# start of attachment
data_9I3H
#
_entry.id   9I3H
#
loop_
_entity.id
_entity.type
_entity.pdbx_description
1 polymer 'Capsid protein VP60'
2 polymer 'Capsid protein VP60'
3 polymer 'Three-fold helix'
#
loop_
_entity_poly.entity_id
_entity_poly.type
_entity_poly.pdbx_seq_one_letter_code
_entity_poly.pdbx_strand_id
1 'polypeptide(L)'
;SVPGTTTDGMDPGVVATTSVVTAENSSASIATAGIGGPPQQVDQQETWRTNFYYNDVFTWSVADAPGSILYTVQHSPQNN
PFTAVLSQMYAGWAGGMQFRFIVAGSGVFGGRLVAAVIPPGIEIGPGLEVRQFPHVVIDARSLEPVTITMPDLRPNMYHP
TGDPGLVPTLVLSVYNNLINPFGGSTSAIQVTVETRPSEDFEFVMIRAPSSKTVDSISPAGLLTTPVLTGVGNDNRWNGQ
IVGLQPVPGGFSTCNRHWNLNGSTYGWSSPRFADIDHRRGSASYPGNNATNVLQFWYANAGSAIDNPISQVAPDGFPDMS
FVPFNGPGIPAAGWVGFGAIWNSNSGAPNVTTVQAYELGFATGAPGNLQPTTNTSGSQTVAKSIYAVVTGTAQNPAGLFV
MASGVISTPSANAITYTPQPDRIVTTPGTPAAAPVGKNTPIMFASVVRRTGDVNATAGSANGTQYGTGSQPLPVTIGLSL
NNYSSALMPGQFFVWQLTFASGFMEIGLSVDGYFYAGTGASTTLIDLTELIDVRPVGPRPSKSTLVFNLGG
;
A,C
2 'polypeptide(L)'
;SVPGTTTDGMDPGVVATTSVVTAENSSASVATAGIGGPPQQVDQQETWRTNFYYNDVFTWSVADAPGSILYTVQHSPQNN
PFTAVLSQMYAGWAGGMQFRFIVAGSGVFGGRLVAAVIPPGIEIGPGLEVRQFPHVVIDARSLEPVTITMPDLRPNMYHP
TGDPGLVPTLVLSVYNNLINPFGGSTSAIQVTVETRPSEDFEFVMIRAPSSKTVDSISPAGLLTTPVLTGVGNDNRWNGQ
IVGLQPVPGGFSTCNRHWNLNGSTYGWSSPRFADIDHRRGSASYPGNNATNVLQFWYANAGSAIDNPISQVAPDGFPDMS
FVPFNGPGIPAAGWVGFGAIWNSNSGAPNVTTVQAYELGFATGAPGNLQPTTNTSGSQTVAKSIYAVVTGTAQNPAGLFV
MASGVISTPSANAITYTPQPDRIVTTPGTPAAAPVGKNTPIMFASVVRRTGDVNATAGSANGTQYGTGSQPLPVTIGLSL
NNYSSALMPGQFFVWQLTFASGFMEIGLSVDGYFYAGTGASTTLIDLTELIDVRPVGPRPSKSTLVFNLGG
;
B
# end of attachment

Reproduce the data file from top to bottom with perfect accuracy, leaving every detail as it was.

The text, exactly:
data_9I3H
#
_entry.id   9I3H
#
loop_
_entity.id
_entity.type
_entity.pdbx_description
1 polymer 'Capsid protein VP60'
2 polymer 'Capsid protein VP60'
3 polymer 'Three-fold helix'
#
loop_
_entity_poly.entity_id
_entity_poly.type
_entity_poly.pdbx_seq_one_letter_code
_entity_poly.pdbx_strand_id
1 'polypeptide(L)'
;SVPGTTTDGMDPGVVATTSVVTAENSSASIATAGIGGPPQQVDQQETWRTNFYYNDVFTWSVADAPGSILYTVQHSPQNN
PFTAVLSQMYAGWAGGMQFRFIVAGSGVFGGRLVAAVIPPGIEIGPGLEVRQFPHVVIDARSLEPVTITMPDLRPNMYHP
TGDPGLVPTLVLSVYNNLINPFGGSTSAIQVTVETRPSEDFEFVMIRAPSSKTVDSISPAGLLTTPVLTGVGNDNRWNGQ
IVGLQPVPGGFSTCNRHWNLNGSTYGWSSPRFADIDHRRGSASYPGNNATNVLQFWYANAGSAIDNPISQVAPDGFPDMS
FVPFNGPGIPAAGWVGFGAIWNSNSGAPNVTTVQAYELGFATGAPGNLQPTTNTSGSQTVAKSIYAVVTGTAQNPAGLFV
MASGVISTPSANAITYTPQPDRIVTTPGTPAAAPVGKNTPIMFASVVRRTGDVNATAGSANGTQYGTGSQPLPVTIGLSL
NNYSSALMPGQFFVWQLTFASGFMEIGLSVDGYFYAGTGASTTLIDLTELIDVRPVGPRPSKSTLVFNLGG
;
A,C
2 'polypeptide(L)'
;SVPGTTTDGMDPGVVATTSVVTAENSSASVATAGIGGPPQQVDQQETWRTNFYYNDVFTWSVADAPGSILYTVQHSPQNN
PFTAVLSQMYAGWAGGMQFRFIVAGSGVFGGRLVAAVIPPGIEIGPGLEVRQFPHVVIDARSLEPVTITMPDLRPNMYHP
TGDPGLVPTLVLSVYNNLINPFGGSTSAIQVTVETRPSEDFEFVMIRAPSSKTVDSISPAGLLTTPVLTGVGNDNRWNGQ
IVGLQPVPGGFSTCNRHWNLNGSTYGWSSPRFADIDHRRGSASYPGNNATNVLQFWYANAGSAIDNPISQVAPDGFPDMS
FVPFNGPGIPAAGWVGFGAIWNSNSGAPNVTTVQAYELGFATGAPGNLQPTTNTSGSQTVAKSIYAVVTGTAQNPAGLFV
MASGVISTPSANAITYTPQPDRIVTTPGTPAAAPVGKNTPIMFASVVRRTGDVNATAGSANGTQYGTGSQPLPVTIGLSL
NNYSSALMPGQFFVWQLTFASGFMEIGLSVDGYFYAGTGASTTLIDLTELIDVRPVGPRPSKSTLVFNLGG
;
B